Cutaneous anthrax cases in this region of Uganda during 2015–2017 appear to have been caused by skinning, butchering, and carrying carcasses of infected animals that died suddenly. The 68 patients represent the largest collection of cutaneous anthrax cases ever reported in Uganda. Although a large number of suspect cases were unconfirmed, the laboratory confirmation of anthrax from a dead bull and a human in the same community as the other suspect case-patients strongly suggests that suspect cases were indeed anthrax. Clinical characteristics of case-patients were also characteristic of cutaneous anthrax.
Handling carcasses of animals with suspected and confirmed anthrax has previously been established as a risk factor for cutaneous anthrax  . The location of the black eschars for most case-patients – on the hands and back - has also been observed in other studies demonstrating livestock-human transmission of anthrax , and is likely related to animal carcasses being carried over the shoulder. The community practice of smoking meat before consumption may have prevented cases of gastrointestinal anthrax. Whether or not this was protective is difficult to confirm; vegetative forms of B. anthracis are easily killed during normal cooking, but spores are much more resistant to adverse conditions and require heating to at least 100° C for 15 minutes for inactivation . Although we were unable to identify any gastrointestinal anthrax cases, illnesses might have been missed at health facilities or otherwise unreported.
Adult males were most affected in this cluster of infections. This is unsurprising, as this group is most likely to be engaged in exposures to animal carcasses. However, two case-patients were under five years of age. For these case-patients, the only two not involved in direct contact with livestock carcasses, infection may have occurred when spores were brought into the house by a parent or other contact involved in skinning, carrying, butchering, or preparing the meat. This type of exposure has been described previously with pediatric anthrax cases , and may explain the illnesses among the youngest case-patients.
Although suspected cases had been occurring throughout the study period, the Ministry of Health was only alerted to these cases in mid-2017. Anthrax testing is possible in Uganda, but it is infrequent because of incomplete reporting in veterinary surveillance systems, knowledge gaps among healthcare workers about anthrax, and limited access to laboratory services. Because of the infrequent testing, both human and veterinary anthrax are almost certainly underreported in Uganda. Investigation of suspected cases over a longer period (i.e., before 2015) or a prospective study could shed some light on the degree of underreporting.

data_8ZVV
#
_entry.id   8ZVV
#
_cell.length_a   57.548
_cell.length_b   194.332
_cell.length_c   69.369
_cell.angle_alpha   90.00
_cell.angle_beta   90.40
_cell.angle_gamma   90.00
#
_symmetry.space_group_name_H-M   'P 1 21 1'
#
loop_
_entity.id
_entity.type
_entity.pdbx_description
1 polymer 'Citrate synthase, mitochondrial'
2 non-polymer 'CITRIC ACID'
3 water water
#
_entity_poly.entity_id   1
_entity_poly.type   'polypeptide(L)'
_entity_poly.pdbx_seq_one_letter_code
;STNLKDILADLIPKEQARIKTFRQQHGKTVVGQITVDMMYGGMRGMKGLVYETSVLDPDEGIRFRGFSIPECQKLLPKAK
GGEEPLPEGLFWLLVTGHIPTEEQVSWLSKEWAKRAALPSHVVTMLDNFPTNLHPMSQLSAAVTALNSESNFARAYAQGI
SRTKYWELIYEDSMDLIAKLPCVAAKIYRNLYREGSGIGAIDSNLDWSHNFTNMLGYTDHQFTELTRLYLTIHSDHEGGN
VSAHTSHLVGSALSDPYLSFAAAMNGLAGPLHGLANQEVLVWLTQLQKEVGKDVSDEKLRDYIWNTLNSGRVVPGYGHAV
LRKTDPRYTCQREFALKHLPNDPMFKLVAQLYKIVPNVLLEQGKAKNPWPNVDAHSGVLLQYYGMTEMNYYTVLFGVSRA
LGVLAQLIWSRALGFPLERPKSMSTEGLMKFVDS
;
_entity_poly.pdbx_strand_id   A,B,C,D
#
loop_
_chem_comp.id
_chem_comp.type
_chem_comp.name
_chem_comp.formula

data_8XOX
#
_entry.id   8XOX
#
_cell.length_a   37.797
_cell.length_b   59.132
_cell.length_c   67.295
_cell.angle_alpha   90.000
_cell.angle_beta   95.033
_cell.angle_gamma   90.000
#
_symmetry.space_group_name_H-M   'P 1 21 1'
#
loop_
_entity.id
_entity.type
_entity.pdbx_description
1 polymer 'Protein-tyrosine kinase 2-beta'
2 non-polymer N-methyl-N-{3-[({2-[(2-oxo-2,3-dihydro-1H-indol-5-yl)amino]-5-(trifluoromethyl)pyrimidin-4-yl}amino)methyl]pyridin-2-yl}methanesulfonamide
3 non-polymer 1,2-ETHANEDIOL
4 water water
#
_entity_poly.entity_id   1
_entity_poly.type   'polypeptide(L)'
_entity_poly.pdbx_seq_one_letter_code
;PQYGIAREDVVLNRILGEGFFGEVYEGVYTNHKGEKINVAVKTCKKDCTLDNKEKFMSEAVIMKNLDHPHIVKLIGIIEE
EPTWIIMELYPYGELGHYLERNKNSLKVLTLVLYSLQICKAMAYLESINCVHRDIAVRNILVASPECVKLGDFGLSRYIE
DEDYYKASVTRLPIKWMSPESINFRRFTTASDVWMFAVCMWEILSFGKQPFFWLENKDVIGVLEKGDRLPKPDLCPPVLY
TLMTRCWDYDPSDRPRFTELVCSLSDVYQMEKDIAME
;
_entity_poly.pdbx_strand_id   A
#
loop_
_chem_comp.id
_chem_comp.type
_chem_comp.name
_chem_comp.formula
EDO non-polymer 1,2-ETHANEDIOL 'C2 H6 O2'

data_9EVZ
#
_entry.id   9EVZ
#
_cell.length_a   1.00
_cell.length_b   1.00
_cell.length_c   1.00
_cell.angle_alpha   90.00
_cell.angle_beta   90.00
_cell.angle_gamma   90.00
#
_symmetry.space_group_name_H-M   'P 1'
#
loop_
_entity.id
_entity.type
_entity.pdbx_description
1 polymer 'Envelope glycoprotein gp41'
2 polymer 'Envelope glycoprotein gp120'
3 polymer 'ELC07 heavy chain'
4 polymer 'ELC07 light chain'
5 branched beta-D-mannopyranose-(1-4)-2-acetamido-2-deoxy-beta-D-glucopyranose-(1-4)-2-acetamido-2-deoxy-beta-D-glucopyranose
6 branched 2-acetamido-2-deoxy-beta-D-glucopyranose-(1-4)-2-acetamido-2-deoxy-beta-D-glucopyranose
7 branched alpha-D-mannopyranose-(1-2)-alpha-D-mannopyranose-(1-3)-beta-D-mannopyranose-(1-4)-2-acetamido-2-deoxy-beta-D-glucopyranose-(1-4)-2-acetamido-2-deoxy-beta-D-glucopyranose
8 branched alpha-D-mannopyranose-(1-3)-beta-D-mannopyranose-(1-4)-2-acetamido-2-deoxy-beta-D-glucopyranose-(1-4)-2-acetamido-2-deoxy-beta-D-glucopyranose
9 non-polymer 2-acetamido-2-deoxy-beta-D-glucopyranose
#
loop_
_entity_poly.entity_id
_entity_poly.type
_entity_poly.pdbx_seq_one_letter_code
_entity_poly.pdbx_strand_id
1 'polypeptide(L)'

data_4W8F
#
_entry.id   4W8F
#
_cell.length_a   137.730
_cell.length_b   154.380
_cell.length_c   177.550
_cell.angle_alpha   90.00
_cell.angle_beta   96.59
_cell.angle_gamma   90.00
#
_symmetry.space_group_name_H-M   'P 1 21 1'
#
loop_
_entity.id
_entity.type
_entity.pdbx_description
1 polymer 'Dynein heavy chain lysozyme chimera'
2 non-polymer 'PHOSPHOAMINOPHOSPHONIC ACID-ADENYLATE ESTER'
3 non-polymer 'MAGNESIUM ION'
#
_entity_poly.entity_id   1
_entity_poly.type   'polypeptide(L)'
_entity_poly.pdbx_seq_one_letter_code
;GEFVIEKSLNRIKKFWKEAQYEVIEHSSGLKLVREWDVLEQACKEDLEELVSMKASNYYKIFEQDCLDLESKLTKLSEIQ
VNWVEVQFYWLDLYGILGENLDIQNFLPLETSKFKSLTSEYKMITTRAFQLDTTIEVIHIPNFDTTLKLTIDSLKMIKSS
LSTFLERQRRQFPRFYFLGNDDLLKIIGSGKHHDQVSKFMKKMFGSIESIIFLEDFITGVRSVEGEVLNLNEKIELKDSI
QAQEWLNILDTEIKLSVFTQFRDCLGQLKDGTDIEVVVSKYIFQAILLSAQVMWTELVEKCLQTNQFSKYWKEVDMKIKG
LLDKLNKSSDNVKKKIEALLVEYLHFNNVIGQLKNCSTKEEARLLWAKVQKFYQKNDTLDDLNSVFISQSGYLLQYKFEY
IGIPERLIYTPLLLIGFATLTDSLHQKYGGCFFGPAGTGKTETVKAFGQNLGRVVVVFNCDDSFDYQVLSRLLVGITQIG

The epidemic curve showed noticeable peaks in human cases for two years during March-May, which corresponds with the dry season in Uganda. During the dry season, livestock may be at increased risk of contracting anthrax from soil due to increased exposure to spores in soil/dust through close grazing and looser soil . In addition, stressors, such as poor nutrition or overheating, lower immunity, and reduced resource availability, may lead to increased animal density in localized areas such as along river banks and increase possible opportunities for exposures (15). For humans, food scarcity during the dry season may also force them to seek alternate sources of food, which could lead to their eating meat that they might otherwise avoid.
Cutaneous anthrax cases have been reported at the animal-human interface in several other regions globally including Bhutan, the Republic of Georgia, Kenya, and Tanzania    . In some cases, the outbreaks have been related to chronic food insecurity . In a household survey in Zambia conducted after an anthrax outbreak linked to eating infected hippo meat, 23% of respondents mentioned that they would eat meat from dead animals again, despite the risk, due to food shortages . Although we did not systematically collect data on this, several respondents reported to us anecdotally that they could not afford butchery-sourced meat.